Genome-wide siRNA Screening at Biosafety Level 4 Reveals a Crucial Role for Fibrillarin in Henipavirus Infection

PLoS Pathog. 2016 Mar 24;12(3):e1005478. doi: 10.1371/journal.ppat.1005478. eCollection 2016 Mar.

Abstract

Hendra and Nipah viruses (genus Henipavirus, family Paramyxoviridae) are highly pathogenic bat-borne viruses. The need for high biocontainment when studying henipaviruses has hindered the development of therapeutics and knowledge of the viral infection cycle. We have performed a genome-wide siRNA screen at biosafety level 4 that identified 585 human proteins required for henipavirus infection. The host protein with the largest impact was fibrillarin, a nucleolar methyltransferase that was also required by measles, mumps and respiratory syncytial viruses for infection. While not required for cell entry, henipavirus RNA and protein syntheses were greatly impaired in cells lacking fibrillarin, indicating a crucial role in the RNA replication phase of infection. During infection, the Hendra virus matrix protein co-localized with fibrillarin in cell nucleoli, and co-associated as a complex in pulldown studies, while its nuclear import was unaffected in fibrillarin-depleted cells. Mutagenesis studies showed that the methyltransferase activity of fibrillarin was required for henipavirus infection, suggesting that this enzyme could be targeted therapeutically to combat henipavirus infections.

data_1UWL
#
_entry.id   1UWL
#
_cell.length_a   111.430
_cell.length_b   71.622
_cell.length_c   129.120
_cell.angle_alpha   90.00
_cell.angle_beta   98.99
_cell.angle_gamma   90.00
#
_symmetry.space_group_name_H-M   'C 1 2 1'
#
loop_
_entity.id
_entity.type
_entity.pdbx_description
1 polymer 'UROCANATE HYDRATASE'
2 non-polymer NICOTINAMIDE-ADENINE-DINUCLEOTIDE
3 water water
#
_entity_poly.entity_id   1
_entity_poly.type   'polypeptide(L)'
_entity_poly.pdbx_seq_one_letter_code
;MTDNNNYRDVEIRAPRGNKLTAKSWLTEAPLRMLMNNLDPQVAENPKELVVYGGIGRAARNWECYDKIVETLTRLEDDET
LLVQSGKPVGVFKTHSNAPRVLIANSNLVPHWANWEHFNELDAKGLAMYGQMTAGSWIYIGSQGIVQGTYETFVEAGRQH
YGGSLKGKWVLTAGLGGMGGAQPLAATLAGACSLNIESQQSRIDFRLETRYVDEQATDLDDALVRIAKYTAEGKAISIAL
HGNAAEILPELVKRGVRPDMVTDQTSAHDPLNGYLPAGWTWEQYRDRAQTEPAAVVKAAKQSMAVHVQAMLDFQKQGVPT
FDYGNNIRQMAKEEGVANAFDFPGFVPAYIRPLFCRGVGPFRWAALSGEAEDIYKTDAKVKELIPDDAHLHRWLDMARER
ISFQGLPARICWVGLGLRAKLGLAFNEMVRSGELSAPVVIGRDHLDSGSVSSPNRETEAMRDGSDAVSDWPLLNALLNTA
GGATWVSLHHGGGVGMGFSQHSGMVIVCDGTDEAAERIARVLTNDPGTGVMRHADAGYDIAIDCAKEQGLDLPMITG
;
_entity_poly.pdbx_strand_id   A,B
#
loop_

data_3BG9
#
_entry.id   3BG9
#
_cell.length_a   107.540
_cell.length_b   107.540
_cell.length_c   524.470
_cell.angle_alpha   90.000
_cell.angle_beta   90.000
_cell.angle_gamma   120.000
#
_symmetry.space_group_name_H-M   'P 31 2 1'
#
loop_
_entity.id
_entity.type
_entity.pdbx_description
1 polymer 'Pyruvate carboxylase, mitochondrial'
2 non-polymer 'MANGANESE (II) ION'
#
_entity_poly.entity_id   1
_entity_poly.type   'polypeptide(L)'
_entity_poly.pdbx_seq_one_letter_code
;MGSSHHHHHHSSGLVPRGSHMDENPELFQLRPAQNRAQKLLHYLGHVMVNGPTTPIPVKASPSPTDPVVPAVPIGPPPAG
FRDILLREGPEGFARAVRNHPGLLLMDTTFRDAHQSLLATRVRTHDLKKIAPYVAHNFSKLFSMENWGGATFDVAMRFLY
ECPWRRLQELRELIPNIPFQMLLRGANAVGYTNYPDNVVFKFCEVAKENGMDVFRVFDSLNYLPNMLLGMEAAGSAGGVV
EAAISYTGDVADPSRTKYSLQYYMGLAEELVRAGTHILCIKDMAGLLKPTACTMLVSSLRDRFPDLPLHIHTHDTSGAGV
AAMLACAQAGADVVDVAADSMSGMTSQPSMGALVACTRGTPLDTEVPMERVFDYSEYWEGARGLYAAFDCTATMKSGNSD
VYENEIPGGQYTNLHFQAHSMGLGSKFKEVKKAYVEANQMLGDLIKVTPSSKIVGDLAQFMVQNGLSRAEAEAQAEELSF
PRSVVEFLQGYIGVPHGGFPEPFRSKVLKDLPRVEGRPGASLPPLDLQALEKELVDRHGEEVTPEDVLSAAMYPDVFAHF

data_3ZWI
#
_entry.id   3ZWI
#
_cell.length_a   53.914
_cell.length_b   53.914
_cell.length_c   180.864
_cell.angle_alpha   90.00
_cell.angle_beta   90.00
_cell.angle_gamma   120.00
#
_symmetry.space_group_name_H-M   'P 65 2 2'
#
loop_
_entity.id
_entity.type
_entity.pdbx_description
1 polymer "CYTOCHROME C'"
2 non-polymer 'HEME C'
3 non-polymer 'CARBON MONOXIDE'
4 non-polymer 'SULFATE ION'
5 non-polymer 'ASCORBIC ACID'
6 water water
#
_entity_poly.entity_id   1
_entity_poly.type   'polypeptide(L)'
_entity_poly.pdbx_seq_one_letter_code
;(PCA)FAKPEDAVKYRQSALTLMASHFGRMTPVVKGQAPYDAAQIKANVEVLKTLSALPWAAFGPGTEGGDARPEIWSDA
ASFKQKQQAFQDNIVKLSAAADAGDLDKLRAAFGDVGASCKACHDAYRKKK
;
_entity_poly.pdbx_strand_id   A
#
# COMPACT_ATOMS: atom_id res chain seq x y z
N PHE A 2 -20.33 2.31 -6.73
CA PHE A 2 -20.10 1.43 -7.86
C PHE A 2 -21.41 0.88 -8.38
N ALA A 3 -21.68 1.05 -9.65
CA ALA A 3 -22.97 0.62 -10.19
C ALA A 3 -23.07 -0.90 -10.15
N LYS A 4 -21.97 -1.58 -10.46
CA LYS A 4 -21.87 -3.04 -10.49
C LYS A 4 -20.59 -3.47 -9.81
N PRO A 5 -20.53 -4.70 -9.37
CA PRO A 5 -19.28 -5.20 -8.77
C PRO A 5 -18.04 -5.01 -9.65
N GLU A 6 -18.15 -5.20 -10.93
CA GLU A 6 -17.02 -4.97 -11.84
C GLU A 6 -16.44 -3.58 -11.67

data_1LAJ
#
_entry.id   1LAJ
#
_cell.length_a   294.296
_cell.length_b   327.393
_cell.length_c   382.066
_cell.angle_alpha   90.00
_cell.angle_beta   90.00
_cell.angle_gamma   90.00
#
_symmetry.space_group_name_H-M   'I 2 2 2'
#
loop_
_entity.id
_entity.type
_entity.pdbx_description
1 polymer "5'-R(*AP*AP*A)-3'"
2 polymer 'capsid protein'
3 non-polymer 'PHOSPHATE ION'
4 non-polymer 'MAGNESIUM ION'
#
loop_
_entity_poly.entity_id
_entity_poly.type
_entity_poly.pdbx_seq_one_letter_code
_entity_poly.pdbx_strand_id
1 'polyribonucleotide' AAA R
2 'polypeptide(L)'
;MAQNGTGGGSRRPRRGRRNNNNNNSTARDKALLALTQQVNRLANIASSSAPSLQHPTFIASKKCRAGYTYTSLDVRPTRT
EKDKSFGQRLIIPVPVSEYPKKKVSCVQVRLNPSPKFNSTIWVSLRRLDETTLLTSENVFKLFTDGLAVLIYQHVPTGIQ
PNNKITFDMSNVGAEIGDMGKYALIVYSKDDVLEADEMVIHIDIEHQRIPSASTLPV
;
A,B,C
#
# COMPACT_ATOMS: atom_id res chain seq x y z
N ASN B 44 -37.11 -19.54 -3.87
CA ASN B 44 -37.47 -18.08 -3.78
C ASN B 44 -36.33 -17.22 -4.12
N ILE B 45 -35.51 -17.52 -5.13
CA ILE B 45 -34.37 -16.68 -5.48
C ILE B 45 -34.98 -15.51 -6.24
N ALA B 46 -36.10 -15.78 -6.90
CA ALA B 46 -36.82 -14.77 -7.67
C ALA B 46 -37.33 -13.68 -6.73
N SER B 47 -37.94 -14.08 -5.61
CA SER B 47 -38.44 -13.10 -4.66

Publication types

  • Research Support, Non-U.S. Gov't

MeSH terms

  • Animals
  • Chlorocebus aethiops
  • Chromosomal Proteins, Non-Histone / genetics
  • Chromosomal Proteins, Non-Histone / metabolism*
  • HeLa Cells
  • Hendra Virus / metabolism
  • Henipavirus Infections / virology*
  • Humans
  • Mutation
  • Nipah Virus / enzymology*
  • Nipah Virus / genetics
  • Nipah Virus / pathogenicity
  • RNA, Small Interfering
  • Vero Cells
  • Viral Matrix Proteins / metabolism

Substances

  • Chromosomal Proteins, Non-Histone
  • RNA, Small Interfering
  • Viral Matrix Proteins
  • fibrillarin

Grant support

This work was supported by The Commonwealth Scientific and Industrial Research Organisation and the Australian National Health and Medical Research Council (grant 1042452 to CRS). The Victorian Centre for Functional Genomics is funded by the Australian Cancer Research Foundation (ACRF), the Victorian Department of Industry, Innovation and Regional Development (DIIRD), the Australian Phenomics Network (APN) and supported by funding from the Australian Government’s Education Investment Fund through the Super Science Initiative, the Australasian Genomics Technologies Association (AMATA), the Brockhoff Foundation and the Peter MacCallum Cancer Centre Foundation. The funders had no role in study design, data collection and analysis, decision to publish, or preparation of the manuscript.